Yes, it looks ugly, but the way I see it, there should be at least as many buttons on a mouse as you have fingers. Any less is missing a trick.
Nobody is forcing anyone to buy this device, and let's face it, the scroll wheel is the first innovation in mouse design since Engelbart's 1968 original. (Why has nobody thought of making the ubiquitous office swivel chair into an input device?) Engelbart also devised several other 'no-brainers' including the ancestor of Endfield's Microwriter which have not caught on. Users were able to achieve extremely high typing speeds on those 'finger-chord' keyboards' ridiculed by 'Poor Coco' above, who clearly has no idea that they used a mnemonic finger pattern system, rather like sign-language, and not ascii codes. Once there was a good excuse why such innovations did not catch on (expense and lack of standards), but now we have USB.
BTW did anyone try the Oberon operating system? (Circa 1987). It used an ingenious 'chording' system with its three mouse buttons: Hold down one button while clicking another and you 'copy' the selection to the clipboard, for example. They also used up to four cursors. One for 'source parameter' one for 'target object', one for 'selecting' and one for 'execute'. It might not be the best design, but at least Wirth and co were thinking out of the box.
The mouse and the keyboard are the computer's primary 'sensory organs'. Should innovators not work to increase the bandwidth of their inputs? Increasing resolution of the motion sensors is one thing, but why not have pressure sensitive or velocity sensitive buttons? (256 levels of force? Dynamic Photoshop brush sizes? Wacom do this already and it's very, very cool). Imagine a keyboard where you could press harder for bold text etc.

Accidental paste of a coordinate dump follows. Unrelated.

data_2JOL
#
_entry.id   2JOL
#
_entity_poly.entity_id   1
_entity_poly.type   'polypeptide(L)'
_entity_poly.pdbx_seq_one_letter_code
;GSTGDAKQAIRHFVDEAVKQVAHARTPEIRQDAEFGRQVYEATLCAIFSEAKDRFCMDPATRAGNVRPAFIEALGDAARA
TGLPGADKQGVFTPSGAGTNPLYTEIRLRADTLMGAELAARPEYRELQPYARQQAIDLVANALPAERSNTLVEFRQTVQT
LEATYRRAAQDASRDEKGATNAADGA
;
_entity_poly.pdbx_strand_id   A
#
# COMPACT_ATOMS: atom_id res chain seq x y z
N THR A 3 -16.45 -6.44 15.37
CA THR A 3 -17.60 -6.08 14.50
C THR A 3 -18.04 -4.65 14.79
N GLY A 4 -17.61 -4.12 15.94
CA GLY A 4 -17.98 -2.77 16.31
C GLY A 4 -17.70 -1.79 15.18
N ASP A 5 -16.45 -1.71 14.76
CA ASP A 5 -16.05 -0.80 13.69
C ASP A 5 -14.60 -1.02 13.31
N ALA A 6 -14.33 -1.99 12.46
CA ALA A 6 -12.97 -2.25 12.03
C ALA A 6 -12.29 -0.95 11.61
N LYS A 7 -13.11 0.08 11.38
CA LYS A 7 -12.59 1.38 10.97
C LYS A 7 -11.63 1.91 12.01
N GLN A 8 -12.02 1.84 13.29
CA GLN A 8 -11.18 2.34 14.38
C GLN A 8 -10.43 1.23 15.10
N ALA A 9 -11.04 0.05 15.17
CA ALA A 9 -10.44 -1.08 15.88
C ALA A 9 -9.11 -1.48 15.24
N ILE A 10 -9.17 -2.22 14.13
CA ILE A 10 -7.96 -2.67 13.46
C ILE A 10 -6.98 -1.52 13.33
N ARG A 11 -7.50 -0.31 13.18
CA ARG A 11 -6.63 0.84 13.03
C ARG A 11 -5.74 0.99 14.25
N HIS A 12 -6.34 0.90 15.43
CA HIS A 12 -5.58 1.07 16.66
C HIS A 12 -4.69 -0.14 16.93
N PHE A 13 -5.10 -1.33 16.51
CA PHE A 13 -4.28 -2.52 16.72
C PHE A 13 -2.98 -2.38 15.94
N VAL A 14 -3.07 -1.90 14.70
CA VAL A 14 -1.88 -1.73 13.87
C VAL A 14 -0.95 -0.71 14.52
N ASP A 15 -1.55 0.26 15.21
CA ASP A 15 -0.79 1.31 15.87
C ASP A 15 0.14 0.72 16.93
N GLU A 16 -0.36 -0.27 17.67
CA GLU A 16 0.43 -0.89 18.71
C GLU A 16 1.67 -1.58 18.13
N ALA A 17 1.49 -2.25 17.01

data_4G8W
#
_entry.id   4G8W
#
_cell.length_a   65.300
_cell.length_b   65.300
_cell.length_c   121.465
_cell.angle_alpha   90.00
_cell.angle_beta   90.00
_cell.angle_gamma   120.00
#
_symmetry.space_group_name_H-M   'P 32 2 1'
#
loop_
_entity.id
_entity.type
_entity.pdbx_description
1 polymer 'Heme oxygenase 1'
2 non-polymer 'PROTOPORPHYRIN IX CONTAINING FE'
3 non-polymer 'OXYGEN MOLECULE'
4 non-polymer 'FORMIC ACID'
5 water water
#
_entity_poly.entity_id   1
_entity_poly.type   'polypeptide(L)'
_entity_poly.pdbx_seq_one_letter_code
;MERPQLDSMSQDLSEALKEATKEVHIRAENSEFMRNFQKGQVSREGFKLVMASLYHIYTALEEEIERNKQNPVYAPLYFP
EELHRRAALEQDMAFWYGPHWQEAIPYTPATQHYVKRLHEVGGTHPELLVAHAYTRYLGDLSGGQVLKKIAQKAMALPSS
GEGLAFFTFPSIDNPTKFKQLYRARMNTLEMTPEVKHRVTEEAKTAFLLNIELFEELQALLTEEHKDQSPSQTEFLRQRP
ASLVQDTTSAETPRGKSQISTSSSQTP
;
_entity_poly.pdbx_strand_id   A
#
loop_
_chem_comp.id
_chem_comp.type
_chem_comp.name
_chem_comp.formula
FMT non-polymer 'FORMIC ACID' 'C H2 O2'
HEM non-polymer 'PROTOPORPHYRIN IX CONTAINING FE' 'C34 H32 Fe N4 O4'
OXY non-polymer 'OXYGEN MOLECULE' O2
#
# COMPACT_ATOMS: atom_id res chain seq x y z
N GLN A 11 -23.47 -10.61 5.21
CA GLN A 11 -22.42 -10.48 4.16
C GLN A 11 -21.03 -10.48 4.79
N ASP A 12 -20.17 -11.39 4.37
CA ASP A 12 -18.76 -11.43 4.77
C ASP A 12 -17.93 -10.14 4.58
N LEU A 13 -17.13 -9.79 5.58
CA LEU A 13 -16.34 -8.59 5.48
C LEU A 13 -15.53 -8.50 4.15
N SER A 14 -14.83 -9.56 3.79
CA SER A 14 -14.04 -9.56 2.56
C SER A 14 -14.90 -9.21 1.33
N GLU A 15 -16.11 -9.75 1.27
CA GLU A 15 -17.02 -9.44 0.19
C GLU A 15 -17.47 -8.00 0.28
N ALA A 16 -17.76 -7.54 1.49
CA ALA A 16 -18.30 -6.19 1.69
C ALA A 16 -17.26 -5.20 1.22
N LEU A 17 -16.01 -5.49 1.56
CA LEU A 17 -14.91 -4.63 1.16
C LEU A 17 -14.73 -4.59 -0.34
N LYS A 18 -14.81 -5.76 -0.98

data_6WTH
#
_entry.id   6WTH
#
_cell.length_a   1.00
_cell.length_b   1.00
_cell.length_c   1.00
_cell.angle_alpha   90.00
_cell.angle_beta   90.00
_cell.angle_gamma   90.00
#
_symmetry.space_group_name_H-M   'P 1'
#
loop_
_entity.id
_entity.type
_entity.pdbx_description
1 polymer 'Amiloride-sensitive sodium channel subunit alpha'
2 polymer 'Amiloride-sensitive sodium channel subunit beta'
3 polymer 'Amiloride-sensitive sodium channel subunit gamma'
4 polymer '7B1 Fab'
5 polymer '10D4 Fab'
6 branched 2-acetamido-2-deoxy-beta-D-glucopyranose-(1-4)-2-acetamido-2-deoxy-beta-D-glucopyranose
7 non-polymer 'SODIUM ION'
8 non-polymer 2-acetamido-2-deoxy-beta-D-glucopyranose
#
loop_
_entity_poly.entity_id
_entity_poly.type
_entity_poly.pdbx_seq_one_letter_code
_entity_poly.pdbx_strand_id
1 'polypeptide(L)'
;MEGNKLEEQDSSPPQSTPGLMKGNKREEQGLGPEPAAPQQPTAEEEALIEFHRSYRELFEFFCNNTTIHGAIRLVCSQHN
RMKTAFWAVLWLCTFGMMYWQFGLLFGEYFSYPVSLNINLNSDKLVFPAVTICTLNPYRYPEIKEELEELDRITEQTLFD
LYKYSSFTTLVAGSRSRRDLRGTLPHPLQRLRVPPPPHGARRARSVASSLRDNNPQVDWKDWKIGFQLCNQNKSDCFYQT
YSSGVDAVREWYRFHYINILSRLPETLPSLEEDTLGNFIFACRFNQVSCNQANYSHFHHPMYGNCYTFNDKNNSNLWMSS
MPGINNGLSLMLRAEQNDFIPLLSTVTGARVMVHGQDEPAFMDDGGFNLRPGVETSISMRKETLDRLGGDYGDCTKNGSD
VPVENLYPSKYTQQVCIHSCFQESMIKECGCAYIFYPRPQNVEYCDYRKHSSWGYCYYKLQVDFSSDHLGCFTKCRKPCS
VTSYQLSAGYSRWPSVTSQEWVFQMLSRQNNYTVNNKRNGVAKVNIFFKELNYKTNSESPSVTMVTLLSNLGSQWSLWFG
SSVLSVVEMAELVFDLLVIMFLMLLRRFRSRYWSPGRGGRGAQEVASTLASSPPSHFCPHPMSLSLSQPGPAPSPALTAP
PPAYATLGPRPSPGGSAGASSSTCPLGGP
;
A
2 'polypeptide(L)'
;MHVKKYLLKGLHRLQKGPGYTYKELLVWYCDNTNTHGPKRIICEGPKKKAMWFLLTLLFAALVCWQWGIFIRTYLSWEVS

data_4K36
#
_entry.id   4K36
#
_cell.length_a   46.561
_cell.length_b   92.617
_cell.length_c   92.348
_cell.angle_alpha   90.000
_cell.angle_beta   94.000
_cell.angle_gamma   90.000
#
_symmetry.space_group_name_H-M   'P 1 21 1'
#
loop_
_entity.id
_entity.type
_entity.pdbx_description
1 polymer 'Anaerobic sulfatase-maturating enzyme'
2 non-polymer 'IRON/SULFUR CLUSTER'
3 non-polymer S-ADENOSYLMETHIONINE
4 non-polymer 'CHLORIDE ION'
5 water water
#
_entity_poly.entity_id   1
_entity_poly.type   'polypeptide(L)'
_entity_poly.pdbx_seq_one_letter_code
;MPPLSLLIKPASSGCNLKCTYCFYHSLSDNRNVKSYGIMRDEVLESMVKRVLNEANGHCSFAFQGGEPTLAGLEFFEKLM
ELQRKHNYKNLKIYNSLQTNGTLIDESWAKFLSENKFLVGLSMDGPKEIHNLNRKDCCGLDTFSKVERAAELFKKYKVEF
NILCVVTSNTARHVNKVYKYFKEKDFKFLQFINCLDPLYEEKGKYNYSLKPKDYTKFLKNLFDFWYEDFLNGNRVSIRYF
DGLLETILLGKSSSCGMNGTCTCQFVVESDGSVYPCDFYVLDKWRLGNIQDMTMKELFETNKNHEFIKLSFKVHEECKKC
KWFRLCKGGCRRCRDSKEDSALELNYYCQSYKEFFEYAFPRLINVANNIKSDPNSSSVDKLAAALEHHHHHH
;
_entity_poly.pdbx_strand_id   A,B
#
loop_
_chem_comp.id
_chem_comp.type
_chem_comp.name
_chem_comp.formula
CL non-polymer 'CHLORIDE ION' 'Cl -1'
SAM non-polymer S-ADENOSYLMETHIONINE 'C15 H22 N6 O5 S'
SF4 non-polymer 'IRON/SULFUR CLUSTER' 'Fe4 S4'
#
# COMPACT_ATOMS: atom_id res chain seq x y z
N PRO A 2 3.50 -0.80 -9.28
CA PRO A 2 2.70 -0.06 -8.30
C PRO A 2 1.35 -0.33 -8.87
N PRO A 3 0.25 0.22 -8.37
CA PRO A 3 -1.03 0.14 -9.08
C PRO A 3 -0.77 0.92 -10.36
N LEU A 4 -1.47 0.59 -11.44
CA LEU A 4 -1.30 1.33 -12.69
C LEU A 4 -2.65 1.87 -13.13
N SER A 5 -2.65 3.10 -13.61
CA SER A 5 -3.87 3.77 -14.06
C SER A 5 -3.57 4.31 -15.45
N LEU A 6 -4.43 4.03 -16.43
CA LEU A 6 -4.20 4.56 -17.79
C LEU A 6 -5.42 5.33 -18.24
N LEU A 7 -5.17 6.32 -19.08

There are many possibilities, but little real innovation. It doesn't help to have a gaggle of IT 'experts' who dismiss any attempt to design something new without actually trying it in their hands - which is what input devices ultimately stand or fall on.
If the OO mouse were the first of many design iterations, I think we would soon arrive at a really good input device. Yes, it looks absurd, but you have to start somewhere - and I think we are seeing the old cliché: innovators are invariably ridiculed until everyone realises the idea was always brilliant.
(How many here will admit to ridiculing the iPod because it lacked a radio? Well, I remember a vast clamour of voices with exactly that opinion. Yeah, I know... It was a long time ago, I never saw any Jews being mistreated... We didn't know what was going on... I can't really remember.... etc.)
I definitely use the 'home', 'page down' and 'page up' keys at least as much as I use the scroll wheel, probably more. Perhaps some of you minimalist/conservatives would rather have the scroll wheel on the keyboard too? Beside the page down' and 'page up' keys would be an 'obvious' place, no?
The real issue is the driver configuration software. Many logitech mice have 5 or more buttons, but the opportunities for configuring those buttons are ridiculously limited. Kensington mice have superb drivers, with finely tuned acceleration control and a proper macro editor but they seem to be going in Apple's direction of 'less is more' in their hardware designs.
So... why not TRY the device before leaping to any 'brilliant' and 'witty' conclusions.
don't knock it on looks
Why are the same poeple who have a go at firefox for being form over function saying so much about how this looks.
Also give me a wired mouse anyday, no batteries to go, no waste of spectrum or random times when it can't be bothered to move.